Summary: A virtual charter school operated by a school district in central Wisconsin claims it will purchase curriculums and/or pay for private lessons for homeschoolers who enroll in this public virtual charter school, comply with its regulations, report to school officials, and have their children take standardized tests. Although the short-term benefits may be tempting to some homeschooling families, many other homeschoolers recognize the long-term threat to homeschooling as we know it in Wisconsin.
Important Note: This article is part of WPA’s continuing work to maintain homeschooling freedoms and inform homeschoolers and others about threats to our freedoms and other serious consequences of current developments. For some families, reasons to enroll in a program like Bridges Virtual Academy (BVA) are clear immediately while the serious consequences are less obvious. This article is intended to provide missing information so families can make educated decisions. Please join other homeschoolers working together through WPA to remind homeschoolers of the importance of our homeschooling freedoms and alert them to serious threats to that freedom.
• Bridges Virtual Academy (BVA) will be unlikely to deliver the curriculum choices, including religiously based curriculum, and some other features it is claiming to offer.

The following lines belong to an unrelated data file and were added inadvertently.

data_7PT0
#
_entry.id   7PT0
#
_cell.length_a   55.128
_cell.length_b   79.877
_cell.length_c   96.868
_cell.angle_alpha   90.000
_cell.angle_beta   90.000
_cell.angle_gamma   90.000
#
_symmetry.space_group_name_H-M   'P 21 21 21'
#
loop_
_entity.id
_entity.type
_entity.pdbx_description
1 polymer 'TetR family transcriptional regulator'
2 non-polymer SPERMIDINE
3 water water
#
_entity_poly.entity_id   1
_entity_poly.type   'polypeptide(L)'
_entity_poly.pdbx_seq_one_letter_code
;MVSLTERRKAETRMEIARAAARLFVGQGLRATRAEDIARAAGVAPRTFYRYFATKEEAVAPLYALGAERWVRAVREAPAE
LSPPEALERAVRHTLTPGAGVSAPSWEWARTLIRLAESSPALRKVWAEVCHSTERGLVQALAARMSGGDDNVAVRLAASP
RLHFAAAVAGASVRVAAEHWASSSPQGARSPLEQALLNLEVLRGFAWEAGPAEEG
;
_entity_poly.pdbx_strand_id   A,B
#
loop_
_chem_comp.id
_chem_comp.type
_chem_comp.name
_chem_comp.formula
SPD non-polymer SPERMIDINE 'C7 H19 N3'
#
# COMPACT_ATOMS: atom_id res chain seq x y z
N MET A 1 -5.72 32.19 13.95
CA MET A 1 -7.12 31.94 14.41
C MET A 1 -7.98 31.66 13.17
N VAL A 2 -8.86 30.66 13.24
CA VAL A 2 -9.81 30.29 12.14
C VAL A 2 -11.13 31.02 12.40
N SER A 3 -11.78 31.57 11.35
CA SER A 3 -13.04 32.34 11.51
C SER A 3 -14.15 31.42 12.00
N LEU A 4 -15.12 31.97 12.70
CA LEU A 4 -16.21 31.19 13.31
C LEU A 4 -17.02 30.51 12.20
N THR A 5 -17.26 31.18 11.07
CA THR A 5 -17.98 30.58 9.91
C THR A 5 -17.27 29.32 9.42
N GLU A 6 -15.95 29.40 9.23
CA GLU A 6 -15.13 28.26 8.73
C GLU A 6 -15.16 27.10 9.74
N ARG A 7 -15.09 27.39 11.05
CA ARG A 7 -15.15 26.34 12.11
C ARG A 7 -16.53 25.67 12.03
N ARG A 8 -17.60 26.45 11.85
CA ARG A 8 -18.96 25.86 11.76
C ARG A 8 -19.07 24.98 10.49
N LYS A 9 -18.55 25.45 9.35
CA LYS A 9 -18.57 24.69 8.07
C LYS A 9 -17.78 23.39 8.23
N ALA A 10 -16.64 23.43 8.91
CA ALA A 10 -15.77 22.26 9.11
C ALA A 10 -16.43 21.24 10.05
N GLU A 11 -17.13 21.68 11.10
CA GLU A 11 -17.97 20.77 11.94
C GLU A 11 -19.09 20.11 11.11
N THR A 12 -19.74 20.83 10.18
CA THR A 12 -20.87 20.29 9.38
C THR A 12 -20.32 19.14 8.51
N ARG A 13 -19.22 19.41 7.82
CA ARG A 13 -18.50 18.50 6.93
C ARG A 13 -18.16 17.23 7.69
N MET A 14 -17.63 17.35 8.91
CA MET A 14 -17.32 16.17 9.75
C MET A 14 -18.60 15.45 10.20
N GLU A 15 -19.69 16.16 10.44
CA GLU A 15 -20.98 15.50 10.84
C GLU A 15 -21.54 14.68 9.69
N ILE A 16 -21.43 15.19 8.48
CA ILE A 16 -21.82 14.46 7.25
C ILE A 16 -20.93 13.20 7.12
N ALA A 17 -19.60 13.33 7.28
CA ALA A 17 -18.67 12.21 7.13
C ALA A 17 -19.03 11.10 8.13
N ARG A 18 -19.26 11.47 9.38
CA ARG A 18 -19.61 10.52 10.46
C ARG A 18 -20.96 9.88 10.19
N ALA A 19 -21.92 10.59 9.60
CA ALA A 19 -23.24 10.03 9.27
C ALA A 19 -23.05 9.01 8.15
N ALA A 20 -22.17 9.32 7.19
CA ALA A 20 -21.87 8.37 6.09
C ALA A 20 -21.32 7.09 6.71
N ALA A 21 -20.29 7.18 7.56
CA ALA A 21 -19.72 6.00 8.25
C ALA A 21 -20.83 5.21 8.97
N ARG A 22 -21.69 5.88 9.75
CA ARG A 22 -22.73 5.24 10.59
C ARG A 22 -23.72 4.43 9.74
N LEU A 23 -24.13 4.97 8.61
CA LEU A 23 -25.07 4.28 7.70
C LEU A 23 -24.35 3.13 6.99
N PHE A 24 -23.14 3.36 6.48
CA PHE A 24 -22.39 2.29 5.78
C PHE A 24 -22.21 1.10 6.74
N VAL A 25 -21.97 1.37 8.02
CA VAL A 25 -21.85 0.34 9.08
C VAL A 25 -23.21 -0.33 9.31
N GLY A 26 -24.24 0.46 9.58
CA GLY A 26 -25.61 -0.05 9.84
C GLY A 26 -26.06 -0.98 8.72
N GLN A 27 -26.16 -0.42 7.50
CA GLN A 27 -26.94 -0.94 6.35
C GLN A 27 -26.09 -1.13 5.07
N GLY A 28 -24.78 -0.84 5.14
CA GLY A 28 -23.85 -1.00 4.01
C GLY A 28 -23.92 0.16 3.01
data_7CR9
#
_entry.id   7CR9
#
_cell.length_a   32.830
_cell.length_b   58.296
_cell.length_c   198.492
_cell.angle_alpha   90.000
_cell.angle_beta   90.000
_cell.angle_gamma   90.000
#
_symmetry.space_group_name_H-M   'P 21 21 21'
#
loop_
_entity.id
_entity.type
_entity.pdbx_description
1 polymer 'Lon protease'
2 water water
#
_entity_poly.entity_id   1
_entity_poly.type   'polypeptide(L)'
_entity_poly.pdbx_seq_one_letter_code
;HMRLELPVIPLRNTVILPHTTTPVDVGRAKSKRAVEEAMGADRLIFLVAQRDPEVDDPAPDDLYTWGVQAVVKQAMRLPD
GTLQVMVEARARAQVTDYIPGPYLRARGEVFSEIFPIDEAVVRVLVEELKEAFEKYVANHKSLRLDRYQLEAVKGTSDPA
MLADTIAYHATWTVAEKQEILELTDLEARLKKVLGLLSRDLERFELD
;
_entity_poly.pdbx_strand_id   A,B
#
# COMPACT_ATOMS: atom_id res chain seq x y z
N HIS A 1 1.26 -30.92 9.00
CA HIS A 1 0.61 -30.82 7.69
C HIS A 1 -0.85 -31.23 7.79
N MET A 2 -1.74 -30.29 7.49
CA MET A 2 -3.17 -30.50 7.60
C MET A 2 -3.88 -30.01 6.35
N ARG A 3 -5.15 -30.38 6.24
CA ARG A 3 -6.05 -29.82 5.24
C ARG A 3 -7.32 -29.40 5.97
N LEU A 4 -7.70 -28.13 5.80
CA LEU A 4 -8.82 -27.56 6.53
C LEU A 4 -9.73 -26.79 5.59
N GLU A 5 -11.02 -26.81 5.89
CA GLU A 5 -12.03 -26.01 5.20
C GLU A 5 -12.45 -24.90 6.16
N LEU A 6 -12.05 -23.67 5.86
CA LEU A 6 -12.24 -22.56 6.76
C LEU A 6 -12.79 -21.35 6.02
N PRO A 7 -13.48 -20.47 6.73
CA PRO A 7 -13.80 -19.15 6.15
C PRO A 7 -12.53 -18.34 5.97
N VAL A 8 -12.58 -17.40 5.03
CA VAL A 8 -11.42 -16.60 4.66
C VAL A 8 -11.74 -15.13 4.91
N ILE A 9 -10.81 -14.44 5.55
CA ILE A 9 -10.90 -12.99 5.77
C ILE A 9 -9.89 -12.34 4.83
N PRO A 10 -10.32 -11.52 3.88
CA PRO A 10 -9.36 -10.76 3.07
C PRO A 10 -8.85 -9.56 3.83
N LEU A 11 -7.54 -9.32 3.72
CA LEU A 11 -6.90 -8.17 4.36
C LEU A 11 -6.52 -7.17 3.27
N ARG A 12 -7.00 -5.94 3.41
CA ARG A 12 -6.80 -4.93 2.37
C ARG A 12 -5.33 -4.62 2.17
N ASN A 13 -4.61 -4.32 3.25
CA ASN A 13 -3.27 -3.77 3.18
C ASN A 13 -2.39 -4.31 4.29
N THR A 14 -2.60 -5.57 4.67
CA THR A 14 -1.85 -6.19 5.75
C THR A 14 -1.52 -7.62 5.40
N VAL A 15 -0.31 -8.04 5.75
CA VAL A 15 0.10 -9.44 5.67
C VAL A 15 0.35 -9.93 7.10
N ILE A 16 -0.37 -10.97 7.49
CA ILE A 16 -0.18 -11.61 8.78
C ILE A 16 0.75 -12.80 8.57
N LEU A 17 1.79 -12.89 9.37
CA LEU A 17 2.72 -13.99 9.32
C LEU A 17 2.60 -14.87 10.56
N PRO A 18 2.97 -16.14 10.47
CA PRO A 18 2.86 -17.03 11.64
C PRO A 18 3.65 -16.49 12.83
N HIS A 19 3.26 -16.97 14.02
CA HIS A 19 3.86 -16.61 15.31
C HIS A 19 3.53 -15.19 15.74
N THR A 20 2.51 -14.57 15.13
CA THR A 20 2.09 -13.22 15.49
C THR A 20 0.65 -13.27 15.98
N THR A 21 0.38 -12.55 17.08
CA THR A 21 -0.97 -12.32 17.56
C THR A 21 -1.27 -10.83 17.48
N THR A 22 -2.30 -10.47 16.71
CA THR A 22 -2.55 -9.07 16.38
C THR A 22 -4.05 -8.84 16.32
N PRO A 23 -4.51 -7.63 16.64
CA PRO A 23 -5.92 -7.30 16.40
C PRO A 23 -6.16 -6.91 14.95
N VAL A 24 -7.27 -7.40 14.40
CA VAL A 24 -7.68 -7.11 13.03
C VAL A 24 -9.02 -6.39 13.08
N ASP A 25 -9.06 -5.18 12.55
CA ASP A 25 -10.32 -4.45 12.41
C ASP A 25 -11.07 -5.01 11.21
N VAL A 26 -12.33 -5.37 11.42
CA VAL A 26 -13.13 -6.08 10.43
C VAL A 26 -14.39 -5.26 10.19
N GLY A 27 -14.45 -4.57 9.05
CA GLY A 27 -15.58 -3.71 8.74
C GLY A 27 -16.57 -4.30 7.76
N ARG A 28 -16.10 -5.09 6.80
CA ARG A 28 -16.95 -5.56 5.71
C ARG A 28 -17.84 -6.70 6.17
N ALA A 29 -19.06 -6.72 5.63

• Because BVA is a public school, participating families will be regulated by the government. Former homeschoolers enrolled in BVA will surrender important freedoms.
• The program is on shaky ground. It clearly appears to be motivated more by money than education. It is likely to be challenged on questions of (1) spending taxpayers’ money without adequate accountability, (2) running a public school program without much involvement of certified teachers, and (3) violating the First Amendment principle of separation of church and state.
• Such challenges may lead to legislation to regulate programs like BVA.
• BVA is not a homeschool. (Homeschooling parents take direct responsibility for their children’s educations and do not turn them over to the public schools.) However, because BVA is a public school at home and some people falsely assume it is a homeschool, legislation to increase regulation of BVA may also increase regulation of homeschools.
• BUT, as a homeschooler, there is much you can do to join others working together through WPA to maintain our homeschooling freedoms. See “What We Can Do” below.